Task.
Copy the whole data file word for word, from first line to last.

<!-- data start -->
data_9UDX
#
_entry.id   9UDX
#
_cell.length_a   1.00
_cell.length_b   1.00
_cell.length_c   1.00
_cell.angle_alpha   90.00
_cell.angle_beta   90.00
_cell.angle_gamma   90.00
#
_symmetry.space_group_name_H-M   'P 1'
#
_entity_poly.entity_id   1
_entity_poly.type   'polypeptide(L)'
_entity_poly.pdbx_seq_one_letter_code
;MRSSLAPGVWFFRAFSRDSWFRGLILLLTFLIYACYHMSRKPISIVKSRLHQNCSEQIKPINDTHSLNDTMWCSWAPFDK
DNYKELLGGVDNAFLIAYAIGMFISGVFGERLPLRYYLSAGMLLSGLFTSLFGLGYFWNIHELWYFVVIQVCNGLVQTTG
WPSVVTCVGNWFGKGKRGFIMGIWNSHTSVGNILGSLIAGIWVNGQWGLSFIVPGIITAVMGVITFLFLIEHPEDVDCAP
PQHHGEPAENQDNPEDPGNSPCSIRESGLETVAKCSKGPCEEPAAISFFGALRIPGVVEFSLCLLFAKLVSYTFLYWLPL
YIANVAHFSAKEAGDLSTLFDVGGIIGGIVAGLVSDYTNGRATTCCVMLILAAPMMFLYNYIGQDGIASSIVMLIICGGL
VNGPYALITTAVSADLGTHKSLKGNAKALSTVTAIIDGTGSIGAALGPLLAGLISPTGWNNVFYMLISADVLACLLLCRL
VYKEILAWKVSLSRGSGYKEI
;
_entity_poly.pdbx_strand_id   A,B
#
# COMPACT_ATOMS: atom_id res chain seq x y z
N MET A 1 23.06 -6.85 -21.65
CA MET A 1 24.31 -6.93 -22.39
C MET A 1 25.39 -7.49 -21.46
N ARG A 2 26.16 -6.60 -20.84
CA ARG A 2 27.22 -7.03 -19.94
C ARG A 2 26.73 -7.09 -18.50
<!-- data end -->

data_9UDX
#
_entry.id   9UDX
#
_cell.length_a   1.00
_cell.length_b   1.00
_cell.length_c   1.00
_cell.angle_alpha   90.00
_cell.angle_beta   90.00
_cell.angle_gamma   90.00
#
_symmetry.space_group_name_H-M   'P 1'
#
_entity_poly.entity_id   1
_entity_poly.type   'polypeptide(L)'
_entity_poly.pdbx_seq_one_letter_code
;MRSSLAPGVWFFRAFSRDSWFRGLILLLTFLIYACYHMSRKPISIVKSRLHQNCSEQIKPINDTHSLNDTMWCSWAPFDK
DNYKELLGGVDNAFLIAYAIGMFISGVFGERLPLRYYLSAGMLLSGLFTSLFGLGYFWNIHELWYFVVIQVCNGLVQTTG
WPSVVTCVGNWFGKGKRGFIMGIWNSHTSVGNILGSLIAGIWVNGQWGLSFIVPGIITAVMGVITFLFLIEHPEDVDCAP
PQHHGEPAENQDNPEDPGNSPCSIRESGLETVAKCSKGPCEEPAAISFFGALRIPGVVEFSLCLLFAKLVSYTFLYWLPL
YIANVAHFSAKEAGDLSTLFDVGGIIGGIVAGLVSDYTNGRATTCCVMLILAAPMMFLYNYIGQDGIASSIVMLIICGGL
VNGPYALITTAVSADLGTHKSLKGNAKALSTVTAIIDGTGSIGAALGPLLAGLISPTGWNNVFYMLISADVLACLLLCRL
VYKEILAWKVSLSRGSGYKEI
;
_entity_poly.pdbx_strand_id   A,B
#
# COMPACT_ATOMS: atom_id res chain seq x y z
N MET A 1 23.06 -6.85 -21.65
CA MET A 1 24.31 -6.93 -22.39
C MET A 1 25.39 -7.49 -21.46
N ARG A 2 26.16 -6.60 -20.84
CA ARG A 2 27.22 -7.03 -19.94
C ARG A 2 26.73 -7.09 -18.50